Garden writing is often very tame, a real waste when you think how opinionated, inquisitive, irreverent and lascivious gardeners themselves tend to be. Nobody talks much about the muscular limbs, dark, swollen buds, strip-tease trees and unholy beauty that have made us all slaves of the Goddess Flora. ~Ketzel Levine
Do you collect gardening books?
I don’t collect them per say, but I do keep a small library of my most favorite go-to books when I need extra info on a perennial or a particular veggie’s habit. Now and then I find garden writing books at used book stores, read them then sell them back if they are good but not keepers. I do check out some from the library too, by fun to read authors like Beverley Nichols and Ann Lovejoy. I wish Mike McGrath would write more books…his humor never disappoints and always produces belly-laughs from deep within my own experiences. Maybe one day some genius will compile his newspaper columns into a book. I’d buy it for sure. I have Christopher Lloyd’s cyclopedia with pages and pages of his opinionated thoughts on plants. I love it. It is great for information and a chuckle or two as he shares his experiences in the garden.
So the other day was a beautiful day in May. We went on a walk and found the first of the summer’s yard sales were set up. As usual we scrutinized the goods as we ever so slowly walked by. We certainly don’t need more stuff but I can never resist a look-see. One in particular had a bunch of books out for sale. Lo and behold I found a gardening book so I picked it up and started leafing through. Written in 1933 (how cool is that?) it had beautiful hand colored photographs and some illustrations for every flower and plant detailed within its pages.
Reading old gardening books is a little like old science books….things change. New discoveries are made and botanical nomenclature changes as plants are reclassified by who-knows-who, rendering them inaccurate, but I thought one can always learn new things, even if they are outdated, right? So…well, it was just a dollar after all…so…I bought it. It would be nice to have for the gorgeous old time photos alone.
It is titled Garden Flowers in Color. A Picture Cyclopedia of Flowers by G. A. Stevens.
Once home again and comfortably flopped down on my chaise lounge, I read the introduction. The author states, and I quote “The text has been prepared with as much fidelity to the floral facts as that provided in the illustrations. It has been written, for the most part, from actual garden acquaintance with the wide range of subjects covered in these pages and it is believed that a book of definite educational value as well as a convenient adjunct has resulted” end quote.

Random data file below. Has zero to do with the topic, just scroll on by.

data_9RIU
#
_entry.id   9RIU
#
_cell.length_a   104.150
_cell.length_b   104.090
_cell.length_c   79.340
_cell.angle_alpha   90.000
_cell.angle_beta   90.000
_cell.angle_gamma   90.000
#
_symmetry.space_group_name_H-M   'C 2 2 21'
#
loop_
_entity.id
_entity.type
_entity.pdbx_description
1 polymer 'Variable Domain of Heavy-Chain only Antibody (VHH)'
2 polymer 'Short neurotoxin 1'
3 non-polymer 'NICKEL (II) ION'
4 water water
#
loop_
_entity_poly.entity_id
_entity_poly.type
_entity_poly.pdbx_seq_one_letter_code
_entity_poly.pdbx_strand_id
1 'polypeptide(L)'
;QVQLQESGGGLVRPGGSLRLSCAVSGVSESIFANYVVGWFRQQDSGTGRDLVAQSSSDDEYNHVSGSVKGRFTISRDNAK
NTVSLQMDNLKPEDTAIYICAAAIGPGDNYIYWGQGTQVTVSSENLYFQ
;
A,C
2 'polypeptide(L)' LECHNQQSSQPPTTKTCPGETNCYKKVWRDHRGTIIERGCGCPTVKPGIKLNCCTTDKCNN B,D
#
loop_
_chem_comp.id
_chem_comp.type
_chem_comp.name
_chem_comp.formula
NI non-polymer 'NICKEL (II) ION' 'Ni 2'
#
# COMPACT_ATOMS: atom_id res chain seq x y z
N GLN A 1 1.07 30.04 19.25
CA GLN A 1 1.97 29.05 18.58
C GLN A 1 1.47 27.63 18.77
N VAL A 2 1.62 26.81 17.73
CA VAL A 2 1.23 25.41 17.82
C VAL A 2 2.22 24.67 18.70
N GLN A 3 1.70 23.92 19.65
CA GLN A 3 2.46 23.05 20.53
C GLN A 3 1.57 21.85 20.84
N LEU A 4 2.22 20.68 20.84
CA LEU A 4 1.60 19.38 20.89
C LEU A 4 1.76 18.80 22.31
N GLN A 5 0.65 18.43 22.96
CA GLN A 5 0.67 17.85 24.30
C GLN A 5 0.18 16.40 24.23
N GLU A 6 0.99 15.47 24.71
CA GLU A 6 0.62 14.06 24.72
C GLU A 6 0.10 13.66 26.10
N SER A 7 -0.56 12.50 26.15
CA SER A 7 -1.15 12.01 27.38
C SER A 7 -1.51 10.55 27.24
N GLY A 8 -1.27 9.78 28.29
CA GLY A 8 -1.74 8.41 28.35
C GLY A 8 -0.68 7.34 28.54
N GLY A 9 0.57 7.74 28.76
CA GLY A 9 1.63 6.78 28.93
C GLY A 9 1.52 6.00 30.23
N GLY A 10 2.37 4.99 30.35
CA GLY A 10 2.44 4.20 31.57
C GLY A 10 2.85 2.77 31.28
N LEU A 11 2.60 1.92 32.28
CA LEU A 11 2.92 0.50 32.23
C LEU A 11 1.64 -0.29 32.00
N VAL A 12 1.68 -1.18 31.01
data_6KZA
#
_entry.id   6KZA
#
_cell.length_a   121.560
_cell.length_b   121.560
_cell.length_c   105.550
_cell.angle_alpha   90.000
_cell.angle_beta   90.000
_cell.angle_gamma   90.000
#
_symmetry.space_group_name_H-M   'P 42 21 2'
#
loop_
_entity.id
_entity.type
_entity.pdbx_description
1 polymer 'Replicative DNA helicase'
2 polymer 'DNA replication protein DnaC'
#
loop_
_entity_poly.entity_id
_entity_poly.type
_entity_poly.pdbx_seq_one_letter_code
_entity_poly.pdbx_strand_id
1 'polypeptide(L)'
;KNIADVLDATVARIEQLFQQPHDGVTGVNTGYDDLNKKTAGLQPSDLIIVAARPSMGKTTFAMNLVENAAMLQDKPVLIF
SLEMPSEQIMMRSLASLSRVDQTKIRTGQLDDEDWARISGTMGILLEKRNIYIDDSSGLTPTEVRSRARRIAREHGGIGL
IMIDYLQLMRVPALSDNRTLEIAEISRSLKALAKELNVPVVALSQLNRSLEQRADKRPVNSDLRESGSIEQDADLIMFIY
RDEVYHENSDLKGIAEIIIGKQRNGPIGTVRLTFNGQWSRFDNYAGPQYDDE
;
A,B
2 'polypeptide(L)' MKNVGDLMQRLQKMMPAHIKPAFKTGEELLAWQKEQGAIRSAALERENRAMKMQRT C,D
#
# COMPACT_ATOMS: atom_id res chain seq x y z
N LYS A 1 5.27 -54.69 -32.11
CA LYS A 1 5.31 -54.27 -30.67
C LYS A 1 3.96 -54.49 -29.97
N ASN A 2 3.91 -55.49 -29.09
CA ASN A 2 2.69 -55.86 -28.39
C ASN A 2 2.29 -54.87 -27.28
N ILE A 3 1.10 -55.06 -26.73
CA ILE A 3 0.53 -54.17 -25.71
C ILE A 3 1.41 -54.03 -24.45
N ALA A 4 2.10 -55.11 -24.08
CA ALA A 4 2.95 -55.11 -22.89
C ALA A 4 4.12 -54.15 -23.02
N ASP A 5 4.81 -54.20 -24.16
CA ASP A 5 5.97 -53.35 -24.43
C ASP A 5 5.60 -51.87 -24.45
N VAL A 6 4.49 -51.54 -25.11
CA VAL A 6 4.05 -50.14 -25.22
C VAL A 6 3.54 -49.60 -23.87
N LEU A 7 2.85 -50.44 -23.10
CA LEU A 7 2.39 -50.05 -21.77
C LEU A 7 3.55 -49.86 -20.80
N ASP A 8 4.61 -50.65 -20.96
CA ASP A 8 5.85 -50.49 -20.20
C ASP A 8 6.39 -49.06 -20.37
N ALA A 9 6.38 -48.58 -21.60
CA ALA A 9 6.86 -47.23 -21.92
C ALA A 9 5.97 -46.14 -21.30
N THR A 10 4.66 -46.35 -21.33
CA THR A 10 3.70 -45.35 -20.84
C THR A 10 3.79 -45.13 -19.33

Ok, so that said I commence perusal. Wow, lots of varieties back then that just aren’t seen these days. Educational and fun but not particularly helpful for researching today’s cultivars.
Hmmm, Funkia…the apparently old fashioned term for Hosta. Cool…I do have elderly customers at work asking for plants in terms we don’t use these days…this may be really helpful! Matter of fact one of our customers is 100 years old!! Scouts honor! I’ll have to ask her if she knows the term Funkia.
On and on I read, mostly it is indeed factual stuff…till I get to page 225. Rose Acacia. "Professionally known as Robinia hispida or Pink Locust." We sell Purple Robe Locust where I work and it is truly a beautiful flowering tree, but I’ve never grown one myself. Reading the description…”Robinia hispida is the botanical name of the Pink Locust, which gardeners for some reason or other have decided to call Rose Acacia. It is a clammy shrub, usually grafted on the top of a tall waking stick and stuck in the most conspicuous place in the garden. The flowers are obese and ugly, and they hang in sticky profusion from the foliage. It is a most unattractive thing without beauty or merit as a garden plant.”
Wait…what? But G. A., on page 7 you said your writing was prepared…”with as much fidelity to the floral facts…” Hmmm. Apparently this excerpt is more closely associated with the “actual garden acquaintance” you mention later. Ok, really, I have to ask…what in the world does “a clammy shrub” describe?
rancor fun doesn't stop there.
Weigelas don’t escape the author’s verbal lashing either…oh no my friends,
“Among the commoner shrubs for ordinary purposes are the humble Weigelas. Great, rank bushes they are, with coarse foliage and still coarser and uglier flowers….But one of the most dreadful shrubs which have ever been foisted upon a defenseless nation is the supremely ugly variety called Eva Rathke. No one can imagine how hideous a flower can be until one of these monstrosities is brought to his attention. In fact the blight of Eva Rathke rests upon all Weigelas and no garden would suffer if all the Weigelas in the world were piled high and dry and burned to ashes.”
Oh dear, oh dear. A tad harsh? I've had Weigela. Mine was a lovely graceful variegated shrub with soft pink blooms much enjoyed by hummingbirds. Quite nice actually, er…in my humble opinion.
And who said gardeners were opinionated?
In Bloom in My Garden Today: Alyssum, Bergenia ‘winter glow’, Blueberry, Brunnera, chive, Daphne caucasica ‘Eternal Fragrance’, Dianthus deltoides ‘Flashing Lights’,Exbury azalea, Fuchsia, Geranium phaeum ‘lily lovell’ (mourning widow), Geum, Heuchera, Iris, Kniphofia ‘little maid’, Nepeta ‘six hills giant’ (catmint), Oxalis oregana ‘wintergreen’, Peony, Phygelius, Pyracantha koidzumii ‘victory’, Rose, Rhododendron, Sage, Saxifraga andrewsii (irish saxifrage), Schisandra rubriflora (strawberry vine), Tellima grandiflora (fringecup), Trillium,Vancouveria hexandra (inside out flower), Tomato